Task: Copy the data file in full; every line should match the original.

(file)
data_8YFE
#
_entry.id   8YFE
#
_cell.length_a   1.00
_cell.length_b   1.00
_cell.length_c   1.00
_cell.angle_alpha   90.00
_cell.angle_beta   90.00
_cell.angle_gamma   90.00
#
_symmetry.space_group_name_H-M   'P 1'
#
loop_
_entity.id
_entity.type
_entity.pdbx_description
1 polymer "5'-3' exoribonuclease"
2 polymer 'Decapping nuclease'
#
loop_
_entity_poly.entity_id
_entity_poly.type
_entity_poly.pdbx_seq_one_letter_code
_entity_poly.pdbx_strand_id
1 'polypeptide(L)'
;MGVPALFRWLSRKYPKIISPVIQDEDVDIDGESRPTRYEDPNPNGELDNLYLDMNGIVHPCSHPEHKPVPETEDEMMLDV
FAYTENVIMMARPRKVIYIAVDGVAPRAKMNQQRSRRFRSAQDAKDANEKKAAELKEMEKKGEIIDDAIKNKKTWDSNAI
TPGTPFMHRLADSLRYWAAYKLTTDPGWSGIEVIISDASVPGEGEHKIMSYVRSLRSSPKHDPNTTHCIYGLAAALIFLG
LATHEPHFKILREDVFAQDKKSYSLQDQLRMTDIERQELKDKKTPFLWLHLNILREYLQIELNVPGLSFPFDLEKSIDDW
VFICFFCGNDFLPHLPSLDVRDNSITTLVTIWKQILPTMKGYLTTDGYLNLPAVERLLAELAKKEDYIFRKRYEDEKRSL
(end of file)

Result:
data_8YFE
#
_entry.id   8YFE
#
_cell.length_a   1.00
_cell.length_b   1.00
_cell.length_c   1.00
_cell.angle_alpha   90.00
_cell.angle_beta   90.00
_cell.angle_gamma   90.00
#
_symmetry.space_group_name_H-M   'P 1'
#
loop_
_entity.id
_entity.type
_entity.pdbx_description
1 polymer "5'-3' exoribonuclease"
2 polymer 'Decapping nuclease'
#
loop_
_entity_poly.entity_id
_entity_poly.type
_entity_poly.pdbx_seq_one_letter_code
_entity_poly.pdbx_strand_id
1 'polypeptide(L)'
;MGVPALFRWLSRKYPKIISPVIQDEDVDIDGESRPTRYEDPNPNGELDNLYLDMNGIVHPCSHPEHKPVPETEDEMMLDV
FAYTENVIMMARPRKVIYIAVDGVAPRAKMNQQRSRRFRSAQDAKDANEKKAAELKEMEKKGEIIDDAIKNKKTWDSNAI
TPGTPFMHRLADSLRYWAAYKLTTDPGWSGIEVIISDASVPGEGEHKIMSYVRSLRSSPKHDPNTTHCIYGLAAALIFLG
LATHEPHFKILREDVFAQDKKSYSLQDQLRMTDIERQELKDKKTPFLWLHLNILREYLQIELNVPGLSFPFDLEKSIDDW
VFICFFCGNDFLPHLPSLDVRDNSITTLVTIWKQILPTMKGYLTTDGYLNLPAVERLLAELAKKEDYIFRKRYEDEKRSL